This Week in Science

In this week's Science, a team led by researchers from Heinrich Heine University and Oklahoma State University report on the discovery that the red alga Galdieria sulphuraria, which lives in the toxic conditions of volcanic sulfur springs, acquired some of the genes it needs to survive from simpler organisms such as bacteria. The investigators sequenced the alga's genome and found acquired at least 75 genes through horizontal gene transfer.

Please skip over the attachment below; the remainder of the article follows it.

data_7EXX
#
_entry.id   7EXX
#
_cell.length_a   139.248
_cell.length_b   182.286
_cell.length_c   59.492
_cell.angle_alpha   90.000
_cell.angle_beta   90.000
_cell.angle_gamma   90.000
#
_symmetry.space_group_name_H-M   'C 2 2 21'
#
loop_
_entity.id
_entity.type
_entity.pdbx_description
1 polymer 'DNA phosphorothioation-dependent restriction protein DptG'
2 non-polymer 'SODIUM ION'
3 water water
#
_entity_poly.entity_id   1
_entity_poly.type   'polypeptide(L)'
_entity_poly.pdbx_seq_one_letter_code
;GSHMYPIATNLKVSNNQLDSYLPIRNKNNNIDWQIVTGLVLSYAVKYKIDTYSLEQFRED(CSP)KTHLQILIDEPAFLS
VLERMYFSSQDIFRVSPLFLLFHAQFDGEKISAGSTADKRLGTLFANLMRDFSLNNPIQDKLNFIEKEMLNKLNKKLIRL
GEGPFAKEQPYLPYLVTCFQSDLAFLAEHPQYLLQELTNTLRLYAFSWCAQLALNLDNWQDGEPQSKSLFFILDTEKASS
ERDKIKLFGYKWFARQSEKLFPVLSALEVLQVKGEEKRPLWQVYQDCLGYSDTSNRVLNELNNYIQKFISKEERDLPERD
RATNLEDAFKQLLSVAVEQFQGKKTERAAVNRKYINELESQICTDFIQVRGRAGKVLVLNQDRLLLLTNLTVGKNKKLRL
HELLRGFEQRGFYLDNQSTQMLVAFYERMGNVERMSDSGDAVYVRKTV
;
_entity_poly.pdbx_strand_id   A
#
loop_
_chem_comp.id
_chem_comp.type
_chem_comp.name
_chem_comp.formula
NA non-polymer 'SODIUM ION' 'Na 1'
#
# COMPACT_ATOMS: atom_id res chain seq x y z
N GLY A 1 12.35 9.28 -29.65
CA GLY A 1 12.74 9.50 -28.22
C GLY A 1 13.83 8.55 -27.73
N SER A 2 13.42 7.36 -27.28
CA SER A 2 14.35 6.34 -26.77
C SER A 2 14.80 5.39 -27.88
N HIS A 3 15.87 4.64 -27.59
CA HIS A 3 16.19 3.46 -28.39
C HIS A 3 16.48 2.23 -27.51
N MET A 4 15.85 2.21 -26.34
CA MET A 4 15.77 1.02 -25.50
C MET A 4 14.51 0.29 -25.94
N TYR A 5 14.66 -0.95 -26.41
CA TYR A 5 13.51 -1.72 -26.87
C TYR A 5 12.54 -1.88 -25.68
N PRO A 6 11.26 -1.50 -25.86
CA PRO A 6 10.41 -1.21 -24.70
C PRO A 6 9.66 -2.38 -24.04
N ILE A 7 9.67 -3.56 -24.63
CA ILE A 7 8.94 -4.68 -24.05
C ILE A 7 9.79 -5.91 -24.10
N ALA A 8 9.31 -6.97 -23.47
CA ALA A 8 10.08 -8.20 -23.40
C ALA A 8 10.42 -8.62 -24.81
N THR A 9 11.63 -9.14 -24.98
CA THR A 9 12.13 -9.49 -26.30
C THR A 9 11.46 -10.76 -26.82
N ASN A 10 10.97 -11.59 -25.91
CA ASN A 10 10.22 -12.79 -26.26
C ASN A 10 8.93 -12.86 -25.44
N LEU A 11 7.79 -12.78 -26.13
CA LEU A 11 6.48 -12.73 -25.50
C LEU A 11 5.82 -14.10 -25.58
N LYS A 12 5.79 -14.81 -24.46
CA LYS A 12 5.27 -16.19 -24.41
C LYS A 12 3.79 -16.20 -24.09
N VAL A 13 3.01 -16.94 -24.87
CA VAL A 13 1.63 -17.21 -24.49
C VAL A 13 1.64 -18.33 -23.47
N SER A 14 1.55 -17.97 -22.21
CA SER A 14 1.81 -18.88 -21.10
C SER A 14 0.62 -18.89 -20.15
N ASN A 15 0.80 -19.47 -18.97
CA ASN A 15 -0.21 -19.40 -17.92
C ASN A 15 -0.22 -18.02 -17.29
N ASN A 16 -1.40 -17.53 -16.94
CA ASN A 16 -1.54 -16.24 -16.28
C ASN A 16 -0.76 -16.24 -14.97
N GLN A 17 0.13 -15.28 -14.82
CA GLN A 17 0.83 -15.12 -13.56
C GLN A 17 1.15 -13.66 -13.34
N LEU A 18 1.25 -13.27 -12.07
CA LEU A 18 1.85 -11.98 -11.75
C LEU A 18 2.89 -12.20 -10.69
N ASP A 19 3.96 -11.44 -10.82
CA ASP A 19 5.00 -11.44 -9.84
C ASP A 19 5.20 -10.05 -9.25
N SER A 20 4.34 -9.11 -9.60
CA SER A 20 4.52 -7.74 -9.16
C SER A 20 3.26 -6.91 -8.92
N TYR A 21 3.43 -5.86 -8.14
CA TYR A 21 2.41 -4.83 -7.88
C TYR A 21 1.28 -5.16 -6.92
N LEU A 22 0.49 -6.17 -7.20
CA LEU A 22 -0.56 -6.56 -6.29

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The New York Times reports that as China invests in science, it also is dealing with research fraud.

In PLOS this week: transcriptome study of a cold-tolerant plant, deep sequencing of clinical influenza A samples, and more.

Researchers have sequenced the genome of a man who lived in China some 40,000 years ago, according to UPI.

The Atlantic writes that retrotransposons like BovB have proliferated in a number of genomes.